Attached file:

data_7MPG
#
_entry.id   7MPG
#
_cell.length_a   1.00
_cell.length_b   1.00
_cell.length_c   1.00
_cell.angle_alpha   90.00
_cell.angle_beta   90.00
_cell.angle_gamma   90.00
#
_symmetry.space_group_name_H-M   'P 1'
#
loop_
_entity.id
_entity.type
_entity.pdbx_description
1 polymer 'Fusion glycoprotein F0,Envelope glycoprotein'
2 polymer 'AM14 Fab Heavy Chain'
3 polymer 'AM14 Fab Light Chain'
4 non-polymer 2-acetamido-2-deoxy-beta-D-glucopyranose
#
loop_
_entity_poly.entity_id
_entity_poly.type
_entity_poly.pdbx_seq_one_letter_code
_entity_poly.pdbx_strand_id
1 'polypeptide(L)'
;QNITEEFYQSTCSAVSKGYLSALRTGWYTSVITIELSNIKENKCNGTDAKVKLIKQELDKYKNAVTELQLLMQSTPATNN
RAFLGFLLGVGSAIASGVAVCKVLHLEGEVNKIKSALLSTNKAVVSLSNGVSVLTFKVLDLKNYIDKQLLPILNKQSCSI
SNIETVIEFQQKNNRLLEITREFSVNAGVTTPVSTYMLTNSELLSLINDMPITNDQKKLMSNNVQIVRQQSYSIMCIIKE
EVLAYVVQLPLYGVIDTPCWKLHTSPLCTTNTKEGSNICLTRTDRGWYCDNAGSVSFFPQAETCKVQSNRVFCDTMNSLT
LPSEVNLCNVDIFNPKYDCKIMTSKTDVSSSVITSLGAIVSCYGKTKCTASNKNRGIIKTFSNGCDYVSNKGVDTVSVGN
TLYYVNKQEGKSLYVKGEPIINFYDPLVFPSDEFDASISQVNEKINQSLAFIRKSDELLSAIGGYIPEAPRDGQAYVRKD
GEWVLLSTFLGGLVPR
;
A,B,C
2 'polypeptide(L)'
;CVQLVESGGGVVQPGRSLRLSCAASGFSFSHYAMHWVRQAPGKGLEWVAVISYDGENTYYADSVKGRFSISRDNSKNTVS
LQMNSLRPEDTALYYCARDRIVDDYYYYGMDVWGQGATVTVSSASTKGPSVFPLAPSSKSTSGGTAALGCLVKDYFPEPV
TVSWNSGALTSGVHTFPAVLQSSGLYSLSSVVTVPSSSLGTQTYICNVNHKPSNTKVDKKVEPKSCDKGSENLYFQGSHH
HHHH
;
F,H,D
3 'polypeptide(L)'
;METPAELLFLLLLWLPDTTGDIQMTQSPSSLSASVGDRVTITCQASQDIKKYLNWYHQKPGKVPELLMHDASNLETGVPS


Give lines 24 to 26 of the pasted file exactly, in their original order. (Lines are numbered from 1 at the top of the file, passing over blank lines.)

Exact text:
_entity_poly.entity_id
_entity_poly.type
_entity_poly.pdbx_seq_one_letter_code